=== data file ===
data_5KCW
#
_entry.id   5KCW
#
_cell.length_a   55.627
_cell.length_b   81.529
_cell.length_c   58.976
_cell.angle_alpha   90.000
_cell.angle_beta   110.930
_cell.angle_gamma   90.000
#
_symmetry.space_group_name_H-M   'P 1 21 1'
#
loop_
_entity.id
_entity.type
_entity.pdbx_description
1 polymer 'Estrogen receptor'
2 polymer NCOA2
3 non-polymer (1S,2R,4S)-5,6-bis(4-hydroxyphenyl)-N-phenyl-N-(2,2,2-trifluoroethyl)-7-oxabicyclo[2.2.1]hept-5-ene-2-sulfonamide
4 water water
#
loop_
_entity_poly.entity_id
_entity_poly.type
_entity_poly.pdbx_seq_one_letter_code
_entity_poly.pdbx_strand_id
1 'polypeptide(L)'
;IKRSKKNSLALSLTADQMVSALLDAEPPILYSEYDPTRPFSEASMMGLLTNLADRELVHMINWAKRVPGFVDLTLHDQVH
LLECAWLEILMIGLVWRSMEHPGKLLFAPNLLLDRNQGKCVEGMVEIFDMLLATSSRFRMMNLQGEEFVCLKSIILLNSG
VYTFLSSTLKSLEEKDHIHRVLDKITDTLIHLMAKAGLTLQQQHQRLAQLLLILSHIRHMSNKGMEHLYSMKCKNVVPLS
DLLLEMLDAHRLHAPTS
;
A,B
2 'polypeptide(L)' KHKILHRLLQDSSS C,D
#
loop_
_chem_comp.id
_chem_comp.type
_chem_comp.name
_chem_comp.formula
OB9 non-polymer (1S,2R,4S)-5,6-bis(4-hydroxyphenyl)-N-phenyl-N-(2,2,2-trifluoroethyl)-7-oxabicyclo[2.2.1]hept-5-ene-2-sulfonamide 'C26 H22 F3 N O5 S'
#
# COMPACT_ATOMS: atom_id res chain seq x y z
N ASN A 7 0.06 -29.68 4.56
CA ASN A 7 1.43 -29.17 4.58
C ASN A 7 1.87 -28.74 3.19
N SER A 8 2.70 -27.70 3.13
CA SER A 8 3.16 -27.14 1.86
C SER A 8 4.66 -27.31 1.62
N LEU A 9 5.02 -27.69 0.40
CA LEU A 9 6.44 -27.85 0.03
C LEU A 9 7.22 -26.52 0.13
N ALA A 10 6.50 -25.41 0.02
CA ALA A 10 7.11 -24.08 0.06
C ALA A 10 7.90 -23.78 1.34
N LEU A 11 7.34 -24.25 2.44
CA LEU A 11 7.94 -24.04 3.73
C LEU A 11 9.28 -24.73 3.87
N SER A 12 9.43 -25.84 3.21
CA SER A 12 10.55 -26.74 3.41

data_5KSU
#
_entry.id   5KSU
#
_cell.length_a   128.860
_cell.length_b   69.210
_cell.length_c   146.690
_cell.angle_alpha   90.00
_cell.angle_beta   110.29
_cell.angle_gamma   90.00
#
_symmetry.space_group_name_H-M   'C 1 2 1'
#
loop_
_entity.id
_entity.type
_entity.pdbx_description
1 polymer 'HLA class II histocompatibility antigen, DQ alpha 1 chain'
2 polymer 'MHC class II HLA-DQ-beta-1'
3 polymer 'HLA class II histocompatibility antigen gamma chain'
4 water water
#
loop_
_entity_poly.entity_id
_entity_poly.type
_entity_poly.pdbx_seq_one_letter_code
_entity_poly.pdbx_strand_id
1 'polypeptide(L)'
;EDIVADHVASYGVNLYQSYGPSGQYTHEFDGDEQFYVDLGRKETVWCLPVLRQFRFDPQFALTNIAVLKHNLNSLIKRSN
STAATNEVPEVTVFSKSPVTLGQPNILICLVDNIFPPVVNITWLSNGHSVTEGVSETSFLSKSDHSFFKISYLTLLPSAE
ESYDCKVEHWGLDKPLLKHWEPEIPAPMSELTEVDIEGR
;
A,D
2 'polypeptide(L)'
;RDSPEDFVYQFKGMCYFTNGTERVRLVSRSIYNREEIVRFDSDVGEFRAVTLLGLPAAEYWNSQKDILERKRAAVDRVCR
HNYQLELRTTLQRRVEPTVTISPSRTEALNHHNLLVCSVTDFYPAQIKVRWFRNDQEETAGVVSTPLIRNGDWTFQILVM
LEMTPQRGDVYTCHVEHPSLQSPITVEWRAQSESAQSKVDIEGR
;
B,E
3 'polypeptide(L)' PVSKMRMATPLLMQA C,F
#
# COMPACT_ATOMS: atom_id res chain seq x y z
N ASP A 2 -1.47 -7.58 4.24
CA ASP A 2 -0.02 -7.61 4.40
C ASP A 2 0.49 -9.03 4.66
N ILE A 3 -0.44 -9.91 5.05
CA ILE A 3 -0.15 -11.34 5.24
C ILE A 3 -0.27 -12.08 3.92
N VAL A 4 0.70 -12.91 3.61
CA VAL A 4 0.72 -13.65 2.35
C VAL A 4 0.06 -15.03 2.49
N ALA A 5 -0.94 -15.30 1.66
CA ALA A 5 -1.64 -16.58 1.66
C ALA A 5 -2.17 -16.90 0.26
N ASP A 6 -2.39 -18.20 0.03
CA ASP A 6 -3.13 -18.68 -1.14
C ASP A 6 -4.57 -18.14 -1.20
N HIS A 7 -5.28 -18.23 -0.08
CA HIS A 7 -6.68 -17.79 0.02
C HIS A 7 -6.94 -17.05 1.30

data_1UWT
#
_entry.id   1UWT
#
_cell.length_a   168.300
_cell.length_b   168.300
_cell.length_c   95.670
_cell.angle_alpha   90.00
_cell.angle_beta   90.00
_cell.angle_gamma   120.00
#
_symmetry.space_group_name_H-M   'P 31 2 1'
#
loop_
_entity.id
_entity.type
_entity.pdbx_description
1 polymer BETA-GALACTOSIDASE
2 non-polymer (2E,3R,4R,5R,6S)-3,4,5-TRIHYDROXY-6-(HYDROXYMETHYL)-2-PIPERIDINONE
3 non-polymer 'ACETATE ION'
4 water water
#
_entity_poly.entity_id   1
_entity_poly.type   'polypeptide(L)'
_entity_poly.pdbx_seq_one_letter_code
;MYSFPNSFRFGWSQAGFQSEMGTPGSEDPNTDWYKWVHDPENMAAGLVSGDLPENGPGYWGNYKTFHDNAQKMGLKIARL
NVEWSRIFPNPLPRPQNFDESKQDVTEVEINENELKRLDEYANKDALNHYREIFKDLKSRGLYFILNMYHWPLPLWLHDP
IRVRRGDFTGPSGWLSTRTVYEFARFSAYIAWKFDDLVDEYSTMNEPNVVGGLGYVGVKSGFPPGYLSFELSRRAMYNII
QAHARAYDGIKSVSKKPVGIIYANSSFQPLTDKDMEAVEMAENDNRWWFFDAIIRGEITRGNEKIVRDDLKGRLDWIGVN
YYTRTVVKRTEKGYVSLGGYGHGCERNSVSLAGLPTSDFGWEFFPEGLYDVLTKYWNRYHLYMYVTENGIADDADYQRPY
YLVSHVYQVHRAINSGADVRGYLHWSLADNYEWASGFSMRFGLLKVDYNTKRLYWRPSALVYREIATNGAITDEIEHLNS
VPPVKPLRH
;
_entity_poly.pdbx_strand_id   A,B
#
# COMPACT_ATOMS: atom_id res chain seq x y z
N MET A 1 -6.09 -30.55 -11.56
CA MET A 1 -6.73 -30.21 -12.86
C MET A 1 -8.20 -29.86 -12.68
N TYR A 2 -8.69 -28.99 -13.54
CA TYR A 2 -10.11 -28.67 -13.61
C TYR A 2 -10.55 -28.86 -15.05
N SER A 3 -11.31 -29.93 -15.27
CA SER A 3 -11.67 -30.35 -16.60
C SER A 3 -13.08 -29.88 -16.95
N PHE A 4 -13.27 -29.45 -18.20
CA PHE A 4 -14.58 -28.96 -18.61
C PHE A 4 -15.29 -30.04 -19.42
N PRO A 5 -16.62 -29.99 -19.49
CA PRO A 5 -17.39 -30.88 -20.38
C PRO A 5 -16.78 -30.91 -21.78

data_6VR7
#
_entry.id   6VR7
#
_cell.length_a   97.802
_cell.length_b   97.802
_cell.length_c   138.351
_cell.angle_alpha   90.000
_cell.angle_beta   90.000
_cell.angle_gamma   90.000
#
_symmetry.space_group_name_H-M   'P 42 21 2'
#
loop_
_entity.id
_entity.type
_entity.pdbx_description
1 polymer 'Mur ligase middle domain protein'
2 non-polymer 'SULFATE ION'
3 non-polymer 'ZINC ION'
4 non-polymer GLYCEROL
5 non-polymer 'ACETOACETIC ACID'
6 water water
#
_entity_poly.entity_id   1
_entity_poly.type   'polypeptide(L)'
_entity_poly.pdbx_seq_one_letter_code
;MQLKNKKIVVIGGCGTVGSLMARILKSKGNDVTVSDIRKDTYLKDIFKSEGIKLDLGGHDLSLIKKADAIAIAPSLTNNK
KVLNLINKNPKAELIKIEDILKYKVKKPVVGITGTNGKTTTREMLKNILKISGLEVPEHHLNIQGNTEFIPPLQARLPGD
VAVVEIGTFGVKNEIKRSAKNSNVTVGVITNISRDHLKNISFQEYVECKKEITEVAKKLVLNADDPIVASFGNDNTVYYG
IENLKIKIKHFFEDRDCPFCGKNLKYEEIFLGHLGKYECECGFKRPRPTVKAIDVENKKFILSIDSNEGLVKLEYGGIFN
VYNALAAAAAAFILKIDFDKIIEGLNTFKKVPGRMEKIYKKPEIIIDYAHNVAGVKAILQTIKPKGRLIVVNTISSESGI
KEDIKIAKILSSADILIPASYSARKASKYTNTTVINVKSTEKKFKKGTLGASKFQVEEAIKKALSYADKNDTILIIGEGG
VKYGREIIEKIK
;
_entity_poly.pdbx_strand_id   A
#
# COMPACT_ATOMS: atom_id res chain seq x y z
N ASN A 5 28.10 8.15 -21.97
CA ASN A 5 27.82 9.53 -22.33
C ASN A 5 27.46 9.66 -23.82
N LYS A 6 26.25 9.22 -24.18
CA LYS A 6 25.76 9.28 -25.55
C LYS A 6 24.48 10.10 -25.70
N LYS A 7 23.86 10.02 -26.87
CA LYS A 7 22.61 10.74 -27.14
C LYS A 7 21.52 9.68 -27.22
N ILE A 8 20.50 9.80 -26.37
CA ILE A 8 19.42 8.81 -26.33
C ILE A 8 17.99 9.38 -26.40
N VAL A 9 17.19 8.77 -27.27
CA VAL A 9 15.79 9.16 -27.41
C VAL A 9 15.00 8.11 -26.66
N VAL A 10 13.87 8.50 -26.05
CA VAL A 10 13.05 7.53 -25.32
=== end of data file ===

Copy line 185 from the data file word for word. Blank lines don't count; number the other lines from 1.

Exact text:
#